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Allium for fun and profit

September 21, 2010

Actually Allium for fun only, but that doesn’t make a catchy title.

As the link above describes, the Allium genus includes garlic, onions, leeks, shallots and a few other underground edibles.

One of my many garden revelations is season involved growing garlic.

3 things registered with me after harvesting the garlic:

1. As an old timer told me when he saw it in my garden: “Even an idiot can grow good garlic, he’d have to work really hard to screw it up”. (He may have been directing this at me but I don’t think so. ;))

2. Garlic is self-perpetuating, meaning you only need to get some planting stock once; you save a few of the biggest heads to plant for the next season and eat the rest.

3. It does a lot of its growing in the dead of winter and early spring when everything else in the garden is dead and gone. Granted it is underground and I can’t actually see it grow over the winter, but I know it does.

None of this is a secret, any garden book will tell you the same thing. But like so many other things, I had to see it for myself to have it register.

So-

Peaceful Valley Farm and Garden (http://www.groworganic.com/default.html) had basic garlic for cheap as well as shallots, so they got an order from me earlier this month.

The order came in yesterday and the aroma of the box filled my office all day long. I ordered a basic silverskin softneck to jump start my garlic stock- it was less than $5.00/lb vs at least twice that through most suppliers.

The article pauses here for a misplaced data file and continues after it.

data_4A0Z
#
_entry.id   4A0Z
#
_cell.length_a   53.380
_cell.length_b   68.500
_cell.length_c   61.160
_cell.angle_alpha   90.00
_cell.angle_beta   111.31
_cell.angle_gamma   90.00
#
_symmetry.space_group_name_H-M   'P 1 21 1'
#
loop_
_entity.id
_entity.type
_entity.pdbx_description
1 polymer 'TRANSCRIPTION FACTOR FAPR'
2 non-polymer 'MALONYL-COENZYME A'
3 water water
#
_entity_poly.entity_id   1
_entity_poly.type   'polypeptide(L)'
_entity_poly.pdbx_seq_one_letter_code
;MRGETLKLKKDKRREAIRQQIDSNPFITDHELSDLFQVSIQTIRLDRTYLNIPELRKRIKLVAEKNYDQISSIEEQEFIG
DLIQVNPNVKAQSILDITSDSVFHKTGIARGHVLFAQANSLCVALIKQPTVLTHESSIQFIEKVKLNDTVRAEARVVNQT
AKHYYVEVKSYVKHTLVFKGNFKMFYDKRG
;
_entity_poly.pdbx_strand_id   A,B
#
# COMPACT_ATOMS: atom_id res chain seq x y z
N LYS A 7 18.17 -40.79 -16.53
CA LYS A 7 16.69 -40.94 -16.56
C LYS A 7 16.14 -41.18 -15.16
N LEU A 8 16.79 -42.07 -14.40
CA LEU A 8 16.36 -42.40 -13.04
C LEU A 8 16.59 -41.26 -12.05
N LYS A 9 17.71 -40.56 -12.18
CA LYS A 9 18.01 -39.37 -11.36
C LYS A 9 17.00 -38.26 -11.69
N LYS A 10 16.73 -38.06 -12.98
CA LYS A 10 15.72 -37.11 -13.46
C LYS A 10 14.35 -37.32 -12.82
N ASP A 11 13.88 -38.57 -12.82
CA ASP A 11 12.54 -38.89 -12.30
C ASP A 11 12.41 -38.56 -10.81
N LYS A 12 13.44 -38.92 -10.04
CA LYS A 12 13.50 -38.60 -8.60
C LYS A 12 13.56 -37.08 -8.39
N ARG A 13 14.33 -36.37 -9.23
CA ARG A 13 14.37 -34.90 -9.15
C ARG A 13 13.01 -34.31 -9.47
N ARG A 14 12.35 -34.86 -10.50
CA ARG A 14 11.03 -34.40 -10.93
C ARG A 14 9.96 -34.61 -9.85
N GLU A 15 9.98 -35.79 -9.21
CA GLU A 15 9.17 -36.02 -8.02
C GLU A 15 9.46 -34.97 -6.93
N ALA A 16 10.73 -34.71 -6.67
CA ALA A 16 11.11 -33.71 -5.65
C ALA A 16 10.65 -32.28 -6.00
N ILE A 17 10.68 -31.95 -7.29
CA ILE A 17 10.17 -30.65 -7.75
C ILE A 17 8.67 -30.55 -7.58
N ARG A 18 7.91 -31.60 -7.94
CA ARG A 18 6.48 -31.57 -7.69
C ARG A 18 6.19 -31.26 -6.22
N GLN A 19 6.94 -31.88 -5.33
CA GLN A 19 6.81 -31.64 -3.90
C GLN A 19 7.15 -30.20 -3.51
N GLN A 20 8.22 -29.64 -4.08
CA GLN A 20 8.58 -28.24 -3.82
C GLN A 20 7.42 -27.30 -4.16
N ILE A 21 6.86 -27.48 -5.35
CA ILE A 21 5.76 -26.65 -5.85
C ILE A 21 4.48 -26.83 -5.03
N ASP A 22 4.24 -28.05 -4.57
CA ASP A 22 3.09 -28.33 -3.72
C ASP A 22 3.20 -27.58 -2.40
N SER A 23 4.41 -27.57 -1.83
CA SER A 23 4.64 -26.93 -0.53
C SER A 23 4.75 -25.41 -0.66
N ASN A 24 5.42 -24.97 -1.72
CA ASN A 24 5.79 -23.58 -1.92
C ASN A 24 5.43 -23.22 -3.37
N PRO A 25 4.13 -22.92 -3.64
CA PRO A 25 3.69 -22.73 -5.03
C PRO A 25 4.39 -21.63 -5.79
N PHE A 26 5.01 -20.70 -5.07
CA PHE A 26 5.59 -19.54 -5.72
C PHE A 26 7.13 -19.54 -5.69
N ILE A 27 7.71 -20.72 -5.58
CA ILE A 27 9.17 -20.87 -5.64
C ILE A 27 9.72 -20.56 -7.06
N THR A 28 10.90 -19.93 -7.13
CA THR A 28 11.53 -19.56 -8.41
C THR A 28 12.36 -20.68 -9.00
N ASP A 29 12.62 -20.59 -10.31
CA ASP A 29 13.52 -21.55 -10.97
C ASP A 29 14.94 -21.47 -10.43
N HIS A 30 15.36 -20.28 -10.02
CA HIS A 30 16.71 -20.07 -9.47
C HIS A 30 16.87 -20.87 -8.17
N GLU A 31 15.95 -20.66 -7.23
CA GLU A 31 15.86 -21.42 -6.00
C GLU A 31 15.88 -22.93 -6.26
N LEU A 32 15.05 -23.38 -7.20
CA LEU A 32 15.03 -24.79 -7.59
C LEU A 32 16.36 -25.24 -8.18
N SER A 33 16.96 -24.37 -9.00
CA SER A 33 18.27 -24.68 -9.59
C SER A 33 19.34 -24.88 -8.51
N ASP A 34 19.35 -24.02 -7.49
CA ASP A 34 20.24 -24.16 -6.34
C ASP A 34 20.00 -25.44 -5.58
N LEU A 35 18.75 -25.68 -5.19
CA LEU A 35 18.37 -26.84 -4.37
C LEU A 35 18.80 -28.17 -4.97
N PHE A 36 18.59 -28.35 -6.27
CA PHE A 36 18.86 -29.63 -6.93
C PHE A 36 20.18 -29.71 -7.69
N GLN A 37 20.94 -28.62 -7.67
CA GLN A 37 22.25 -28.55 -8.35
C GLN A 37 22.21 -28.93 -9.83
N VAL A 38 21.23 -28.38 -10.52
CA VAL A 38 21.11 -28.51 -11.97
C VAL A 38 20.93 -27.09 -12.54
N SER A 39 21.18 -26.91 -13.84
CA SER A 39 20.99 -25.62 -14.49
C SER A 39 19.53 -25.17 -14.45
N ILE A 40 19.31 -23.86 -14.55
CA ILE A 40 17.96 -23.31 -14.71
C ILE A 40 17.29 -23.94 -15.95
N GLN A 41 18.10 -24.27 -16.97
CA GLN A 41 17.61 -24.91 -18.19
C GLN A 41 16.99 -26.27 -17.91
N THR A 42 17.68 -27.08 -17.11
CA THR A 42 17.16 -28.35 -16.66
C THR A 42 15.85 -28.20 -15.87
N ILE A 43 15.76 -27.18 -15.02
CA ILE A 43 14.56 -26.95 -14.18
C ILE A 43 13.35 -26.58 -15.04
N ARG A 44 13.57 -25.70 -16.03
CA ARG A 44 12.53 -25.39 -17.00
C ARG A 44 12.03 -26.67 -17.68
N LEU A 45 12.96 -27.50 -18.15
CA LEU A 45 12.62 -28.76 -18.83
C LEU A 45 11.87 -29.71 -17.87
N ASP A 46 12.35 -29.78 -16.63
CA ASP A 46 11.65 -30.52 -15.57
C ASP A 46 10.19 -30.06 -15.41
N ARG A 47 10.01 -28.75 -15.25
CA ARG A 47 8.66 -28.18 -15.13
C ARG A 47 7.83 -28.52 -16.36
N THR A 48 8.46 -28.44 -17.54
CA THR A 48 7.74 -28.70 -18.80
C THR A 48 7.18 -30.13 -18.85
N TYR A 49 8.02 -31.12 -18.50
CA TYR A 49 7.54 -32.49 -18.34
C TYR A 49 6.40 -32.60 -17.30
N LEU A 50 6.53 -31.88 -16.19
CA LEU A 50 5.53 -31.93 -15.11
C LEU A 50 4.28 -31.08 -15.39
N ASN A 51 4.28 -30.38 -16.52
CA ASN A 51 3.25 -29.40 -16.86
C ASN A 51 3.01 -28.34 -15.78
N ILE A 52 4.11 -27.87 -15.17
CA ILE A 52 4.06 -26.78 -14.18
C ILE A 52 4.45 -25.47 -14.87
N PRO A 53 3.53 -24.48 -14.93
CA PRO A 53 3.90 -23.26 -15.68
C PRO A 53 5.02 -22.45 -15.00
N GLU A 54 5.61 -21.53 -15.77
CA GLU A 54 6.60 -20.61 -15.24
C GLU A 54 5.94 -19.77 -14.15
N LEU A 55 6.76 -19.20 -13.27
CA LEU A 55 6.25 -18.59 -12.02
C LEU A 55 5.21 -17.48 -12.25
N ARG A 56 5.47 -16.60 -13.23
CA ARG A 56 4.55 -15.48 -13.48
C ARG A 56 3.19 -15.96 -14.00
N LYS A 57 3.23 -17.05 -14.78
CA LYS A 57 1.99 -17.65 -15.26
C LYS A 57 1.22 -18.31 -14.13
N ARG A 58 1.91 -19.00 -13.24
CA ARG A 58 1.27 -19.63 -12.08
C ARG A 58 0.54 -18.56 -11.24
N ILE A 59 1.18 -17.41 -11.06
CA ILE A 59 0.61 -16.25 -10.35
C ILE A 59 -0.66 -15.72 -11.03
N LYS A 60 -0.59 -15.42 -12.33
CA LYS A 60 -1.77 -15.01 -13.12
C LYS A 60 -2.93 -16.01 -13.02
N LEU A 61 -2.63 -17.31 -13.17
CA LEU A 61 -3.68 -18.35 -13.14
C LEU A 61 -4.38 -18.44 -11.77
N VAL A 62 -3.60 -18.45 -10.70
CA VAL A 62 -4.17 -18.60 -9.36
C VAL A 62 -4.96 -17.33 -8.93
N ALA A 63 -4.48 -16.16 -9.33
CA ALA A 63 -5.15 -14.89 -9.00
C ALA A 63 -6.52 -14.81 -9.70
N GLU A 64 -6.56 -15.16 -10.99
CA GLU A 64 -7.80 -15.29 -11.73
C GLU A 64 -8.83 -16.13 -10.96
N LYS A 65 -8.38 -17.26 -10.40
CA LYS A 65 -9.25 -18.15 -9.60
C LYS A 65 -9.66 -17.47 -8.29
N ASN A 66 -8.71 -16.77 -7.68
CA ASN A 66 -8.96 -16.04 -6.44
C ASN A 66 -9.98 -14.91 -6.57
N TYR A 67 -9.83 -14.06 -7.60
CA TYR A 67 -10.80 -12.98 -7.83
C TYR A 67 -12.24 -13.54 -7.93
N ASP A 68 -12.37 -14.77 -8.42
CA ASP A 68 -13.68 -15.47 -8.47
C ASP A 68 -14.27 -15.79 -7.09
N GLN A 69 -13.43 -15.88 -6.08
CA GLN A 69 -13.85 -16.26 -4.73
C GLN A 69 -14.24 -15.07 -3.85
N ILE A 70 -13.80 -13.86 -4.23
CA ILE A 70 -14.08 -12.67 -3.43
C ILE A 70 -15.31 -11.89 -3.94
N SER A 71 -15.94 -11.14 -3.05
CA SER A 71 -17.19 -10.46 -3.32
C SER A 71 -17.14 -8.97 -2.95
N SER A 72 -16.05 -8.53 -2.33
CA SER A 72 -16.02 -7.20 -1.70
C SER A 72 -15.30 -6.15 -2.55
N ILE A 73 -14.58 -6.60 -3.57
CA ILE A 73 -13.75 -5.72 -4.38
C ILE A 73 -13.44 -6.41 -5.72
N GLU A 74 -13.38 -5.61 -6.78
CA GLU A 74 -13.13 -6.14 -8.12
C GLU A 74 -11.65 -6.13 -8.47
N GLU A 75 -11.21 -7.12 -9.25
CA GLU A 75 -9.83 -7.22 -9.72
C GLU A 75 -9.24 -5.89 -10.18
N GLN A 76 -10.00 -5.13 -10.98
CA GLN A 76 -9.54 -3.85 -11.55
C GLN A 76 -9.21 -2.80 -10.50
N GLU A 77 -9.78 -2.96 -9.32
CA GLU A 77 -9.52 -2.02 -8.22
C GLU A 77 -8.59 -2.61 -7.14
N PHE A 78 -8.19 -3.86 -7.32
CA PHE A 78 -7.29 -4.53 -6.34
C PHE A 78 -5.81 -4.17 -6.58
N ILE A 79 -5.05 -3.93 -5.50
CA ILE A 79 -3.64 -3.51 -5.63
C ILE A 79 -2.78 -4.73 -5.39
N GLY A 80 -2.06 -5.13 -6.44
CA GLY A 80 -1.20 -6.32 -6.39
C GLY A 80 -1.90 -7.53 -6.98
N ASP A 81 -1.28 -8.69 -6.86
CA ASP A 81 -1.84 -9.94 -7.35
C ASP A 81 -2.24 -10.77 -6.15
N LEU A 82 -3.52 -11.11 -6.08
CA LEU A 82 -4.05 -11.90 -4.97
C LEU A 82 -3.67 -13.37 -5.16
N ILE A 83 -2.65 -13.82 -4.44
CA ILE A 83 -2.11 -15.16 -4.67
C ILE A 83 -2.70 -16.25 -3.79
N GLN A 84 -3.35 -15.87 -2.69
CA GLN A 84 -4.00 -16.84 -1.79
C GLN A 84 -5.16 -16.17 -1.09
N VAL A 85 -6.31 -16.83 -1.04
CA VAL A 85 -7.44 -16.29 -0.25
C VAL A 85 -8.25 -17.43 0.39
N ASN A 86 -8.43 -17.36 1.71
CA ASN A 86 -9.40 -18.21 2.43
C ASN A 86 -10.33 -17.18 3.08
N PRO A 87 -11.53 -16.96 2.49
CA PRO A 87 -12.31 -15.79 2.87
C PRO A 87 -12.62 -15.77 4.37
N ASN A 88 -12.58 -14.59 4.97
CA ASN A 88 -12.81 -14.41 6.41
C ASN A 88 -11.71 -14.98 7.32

Additionally, French red Shallots were under $5.00; these were harder to find and much more expensive elsewhere if they could be found. I liked the idea of shallots for the same reason the garlic registered with me; unlike traditional onion sets, a shallot in the ground in the fall yields several the next summer. Another plus was the mild flavor and decent storage life.

Finally I decided to try some Elephant Garlic – an oddity that isn’t really a garlic but a member of the leek branch of allium. Wow. Big. Wow.

Left to right: a traditional bulb of silverskin seed garlic, a clove of elephant garlic and a shallot.

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2 Comments leave one →
  1. curious permalink
    September 22, 2010 11:22 am

    will you be able to grow medicinal garlic as a cash crop?

    • September 22, 2010 6:37 pm

      Heck no, gotta protect myself from the vampire wannabes since those twilight movies

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